A building boom is under way, and the open-air welders on the edge of town are busy banging out decorative iron security gratings for homes of the prosperous. A wash dries on barbed-wire fencing, and a local fishmonger scrapes the neon pink scales off that morning’s catch; he’s getting old, and his tan face sports two-day-old white stubble. Naked brown toddlers chase chickens as grandmothers sit on miniscule front porches bemoaning the price of beans. Girls–formidable in styled hair, tight jeans and red lipstick–attend to their errands from the backs of motoconchos, the motorcycle taxis endemic here.

(Holy moly! There goes a family of four on one of those little bikes; blue smoke puffs out the stern.)

You had planned to stay a week or two, but you lose the urge for going. Your boat throws down roots like a mangrove, and your anchor rode grows a coral reef. It happens all the time in Luperon’s harbor. It happened to me. Welcome to the flip side of the Americas. Goodbye, rational exuberance. Hello, magical reality.


Going Native


I arrived in March 1999, and stuck around, fascinated. The place had the transitional feel of Spain in the 1960s, where I’d lived as a child. The D.R. today is transporting itself from the 19th Century directly into the 21st, but it’s a little groggy, having somehow slept through the intervening 10 decades. (There’s a story I love to tell, which says it all: I came across a cane cutter walking to the fields at dawn, machete in his left hand, his right holding a cell phone to his ear, talking to his boss, no doubt.)

By May of ’99, I had a job. For the next year, I lived aboard and commuted to work in a shopworn Opel with three other resident cruisers. My Spanish started coming back, and I traveled the width and breadth of the Dominican Republic, a country about the size of New Hampshire and Vermont combined.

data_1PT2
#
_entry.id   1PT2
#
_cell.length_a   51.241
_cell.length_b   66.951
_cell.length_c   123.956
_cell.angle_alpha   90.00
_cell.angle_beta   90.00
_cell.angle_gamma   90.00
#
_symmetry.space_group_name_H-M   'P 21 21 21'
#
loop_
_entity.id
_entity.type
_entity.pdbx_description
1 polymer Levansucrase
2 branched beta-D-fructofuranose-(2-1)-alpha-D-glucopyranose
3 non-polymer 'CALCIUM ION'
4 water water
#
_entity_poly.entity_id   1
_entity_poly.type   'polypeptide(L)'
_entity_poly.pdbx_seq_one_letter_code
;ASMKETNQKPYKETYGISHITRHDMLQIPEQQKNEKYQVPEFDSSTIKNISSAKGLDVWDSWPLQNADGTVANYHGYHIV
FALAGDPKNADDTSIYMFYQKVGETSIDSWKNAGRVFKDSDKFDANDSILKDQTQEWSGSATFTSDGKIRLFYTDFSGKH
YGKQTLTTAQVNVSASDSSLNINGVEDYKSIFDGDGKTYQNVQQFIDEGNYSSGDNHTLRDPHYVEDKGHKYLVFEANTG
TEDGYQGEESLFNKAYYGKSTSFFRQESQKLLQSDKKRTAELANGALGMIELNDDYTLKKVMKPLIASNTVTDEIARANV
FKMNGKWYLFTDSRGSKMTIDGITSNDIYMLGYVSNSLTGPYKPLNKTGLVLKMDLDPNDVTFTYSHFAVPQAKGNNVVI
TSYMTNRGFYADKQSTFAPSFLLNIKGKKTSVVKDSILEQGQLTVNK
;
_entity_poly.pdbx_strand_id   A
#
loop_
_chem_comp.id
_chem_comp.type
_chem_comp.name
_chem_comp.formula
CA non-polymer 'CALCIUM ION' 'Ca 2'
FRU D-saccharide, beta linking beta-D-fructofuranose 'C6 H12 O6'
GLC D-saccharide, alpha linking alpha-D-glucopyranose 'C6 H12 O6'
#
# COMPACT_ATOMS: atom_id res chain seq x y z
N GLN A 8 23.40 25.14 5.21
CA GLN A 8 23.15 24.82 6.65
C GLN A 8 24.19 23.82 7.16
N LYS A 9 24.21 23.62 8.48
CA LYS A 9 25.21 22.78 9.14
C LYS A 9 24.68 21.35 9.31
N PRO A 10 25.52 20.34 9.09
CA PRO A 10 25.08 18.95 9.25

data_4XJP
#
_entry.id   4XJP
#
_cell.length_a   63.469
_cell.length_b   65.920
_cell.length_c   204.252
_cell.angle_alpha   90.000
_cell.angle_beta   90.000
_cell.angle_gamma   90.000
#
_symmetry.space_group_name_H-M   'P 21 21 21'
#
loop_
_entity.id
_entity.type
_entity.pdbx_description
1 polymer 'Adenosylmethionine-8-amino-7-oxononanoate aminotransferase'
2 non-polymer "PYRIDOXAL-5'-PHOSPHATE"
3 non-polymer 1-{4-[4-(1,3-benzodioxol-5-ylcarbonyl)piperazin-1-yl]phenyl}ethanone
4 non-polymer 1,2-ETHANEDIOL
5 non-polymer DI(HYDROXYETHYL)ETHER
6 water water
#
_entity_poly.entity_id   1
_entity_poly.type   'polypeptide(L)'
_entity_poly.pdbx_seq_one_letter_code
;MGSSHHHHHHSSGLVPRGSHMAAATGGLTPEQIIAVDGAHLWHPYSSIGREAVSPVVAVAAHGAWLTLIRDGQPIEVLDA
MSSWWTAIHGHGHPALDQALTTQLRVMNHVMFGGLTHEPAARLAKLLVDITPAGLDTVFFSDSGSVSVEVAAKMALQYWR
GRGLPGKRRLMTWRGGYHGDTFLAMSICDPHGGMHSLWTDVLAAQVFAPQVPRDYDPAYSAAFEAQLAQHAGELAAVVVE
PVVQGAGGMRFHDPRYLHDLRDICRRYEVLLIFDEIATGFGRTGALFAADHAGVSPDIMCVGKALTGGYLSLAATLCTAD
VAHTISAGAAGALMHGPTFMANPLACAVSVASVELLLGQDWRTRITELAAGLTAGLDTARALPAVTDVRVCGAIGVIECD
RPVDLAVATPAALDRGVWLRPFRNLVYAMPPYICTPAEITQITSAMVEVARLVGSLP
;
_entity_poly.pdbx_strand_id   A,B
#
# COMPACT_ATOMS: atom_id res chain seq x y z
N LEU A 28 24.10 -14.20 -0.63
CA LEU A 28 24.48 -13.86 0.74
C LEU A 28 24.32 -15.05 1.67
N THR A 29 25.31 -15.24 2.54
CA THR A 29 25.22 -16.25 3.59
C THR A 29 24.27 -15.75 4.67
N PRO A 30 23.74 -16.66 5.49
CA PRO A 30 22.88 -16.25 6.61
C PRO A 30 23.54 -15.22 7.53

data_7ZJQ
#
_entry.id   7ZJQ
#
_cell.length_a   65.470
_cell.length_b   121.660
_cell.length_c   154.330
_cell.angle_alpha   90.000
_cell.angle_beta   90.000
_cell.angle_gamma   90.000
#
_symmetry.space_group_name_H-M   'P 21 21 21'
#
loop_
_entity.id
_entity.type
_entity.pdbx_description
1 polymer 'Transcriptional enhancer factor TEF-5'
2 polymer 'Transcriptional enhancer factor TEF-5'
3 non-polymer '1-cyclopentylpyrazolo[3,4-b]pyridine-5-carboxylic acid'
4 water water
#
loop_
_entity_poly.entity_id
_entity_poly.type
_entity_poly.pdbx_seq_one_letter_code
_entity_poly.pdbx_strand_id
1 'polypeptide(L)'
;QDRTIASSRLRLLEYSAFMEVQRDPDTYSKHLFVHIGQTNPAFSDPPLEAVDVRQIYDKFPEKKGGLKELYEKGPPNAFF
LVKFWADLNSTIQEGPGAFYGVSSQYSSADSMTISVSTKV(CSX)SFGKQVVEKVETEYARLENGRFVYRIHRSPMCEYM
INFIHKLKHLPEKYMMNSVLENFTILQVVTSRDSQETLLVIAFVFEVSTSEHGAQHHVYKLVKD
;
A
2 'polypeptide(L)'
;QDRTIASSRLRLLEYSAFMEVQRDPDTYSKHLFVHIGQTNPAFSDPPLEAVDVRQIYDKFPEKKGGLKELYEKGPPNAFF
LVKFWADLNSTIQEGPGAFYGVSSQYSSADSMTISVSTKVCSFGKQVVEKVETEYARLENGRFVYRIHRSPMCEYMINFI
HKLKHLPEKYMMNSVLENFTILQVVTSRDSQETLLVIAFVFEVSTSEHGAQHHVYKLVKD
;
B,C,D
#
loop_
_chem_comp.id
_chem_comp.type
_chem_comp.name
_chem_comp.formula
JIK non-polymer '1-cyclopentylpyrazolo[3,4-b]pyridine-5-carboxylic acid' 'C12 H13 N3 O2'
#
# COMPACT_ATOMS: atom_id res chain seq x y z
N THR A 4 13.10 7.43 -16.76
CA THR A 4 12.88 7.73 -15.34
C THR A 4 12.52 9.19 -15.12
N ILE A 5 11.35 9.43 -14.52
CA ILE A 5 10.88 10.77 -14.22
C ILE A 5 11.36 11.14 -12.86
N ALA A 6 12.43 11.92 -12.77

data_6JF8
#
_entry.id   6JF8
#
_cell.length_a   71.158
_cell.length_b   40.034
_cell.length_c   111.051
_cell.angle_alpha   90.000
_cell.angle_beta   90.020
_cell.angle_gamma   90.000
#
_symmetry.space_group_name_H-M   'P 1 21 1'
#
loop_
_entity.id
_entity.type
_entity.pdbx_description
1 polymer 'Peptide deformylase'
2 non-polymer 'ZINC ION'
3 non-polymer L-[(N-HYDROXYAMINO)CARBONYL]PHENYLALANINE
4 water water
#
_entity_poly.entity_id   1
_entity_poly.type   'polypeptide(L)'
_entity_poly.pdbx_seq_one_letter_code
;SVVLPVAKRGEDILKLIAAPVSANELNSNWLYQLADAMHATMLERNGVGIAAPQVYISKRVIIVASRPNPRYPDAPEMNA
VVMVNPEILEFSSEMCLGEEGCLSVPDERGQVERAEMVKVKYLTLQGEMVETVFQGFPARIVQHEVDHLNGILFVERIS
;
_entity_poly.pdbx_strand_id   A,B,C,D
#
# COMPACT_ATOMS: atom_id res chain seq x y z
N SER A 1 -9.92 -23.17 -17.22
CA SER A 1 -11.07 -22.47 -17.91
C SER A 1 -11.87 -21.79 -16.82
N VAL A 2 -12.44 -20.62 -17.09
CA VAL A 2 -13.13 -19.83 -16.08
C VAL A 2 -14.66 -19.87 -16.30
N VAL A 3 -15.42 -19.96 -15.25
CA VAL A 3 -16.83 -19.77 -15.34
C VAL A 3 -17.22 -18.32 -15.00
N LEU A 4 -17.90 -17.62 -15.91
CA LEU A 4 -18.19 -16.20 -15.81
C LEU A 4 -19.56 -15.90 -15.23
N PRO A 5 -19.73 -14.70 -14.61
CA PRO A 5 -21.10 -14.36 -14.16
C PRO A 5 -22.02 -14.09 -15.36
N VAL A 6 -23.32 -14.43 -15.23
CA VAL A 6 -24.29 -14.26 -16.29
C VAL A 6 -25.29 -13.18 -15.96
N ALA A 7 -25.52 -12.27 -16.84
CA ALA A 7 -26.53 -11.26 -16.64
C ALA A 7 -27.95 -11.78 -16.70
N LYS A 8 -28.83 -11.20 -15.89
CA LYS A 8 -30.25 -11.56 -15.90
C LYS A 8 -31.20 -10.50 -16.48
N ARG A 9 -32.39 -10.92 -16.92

During my stay I heard sea stories told by many a skilled mariner as they wet their whistles with fine Dominican pilsners. And I beheld a gaggle of expatriates.

I met a Dutch sea captain who bought a hilltop where he’s building a splendid hacienda. I met a blind British spy, now retired. I met a former anti-Castro saboteur, two English con men and a professional poker player from California (a witty, easygoing, clean-cut fellow without a hint of Damon Runyon in his demeanor).

I met a corpulent Canadian banker charged with money laundering; he beat the rap. I met a woman whose ex-husband was the ex-husband of the sister of a former vice-president of the United States; he was a rake and had absconded with the better part of wife No. 2’s inheritance. I met a South African couple raising two children aboard their 41-foot sailboat, whom I dubbed, despite their nationality, the Swiss Family Robinson.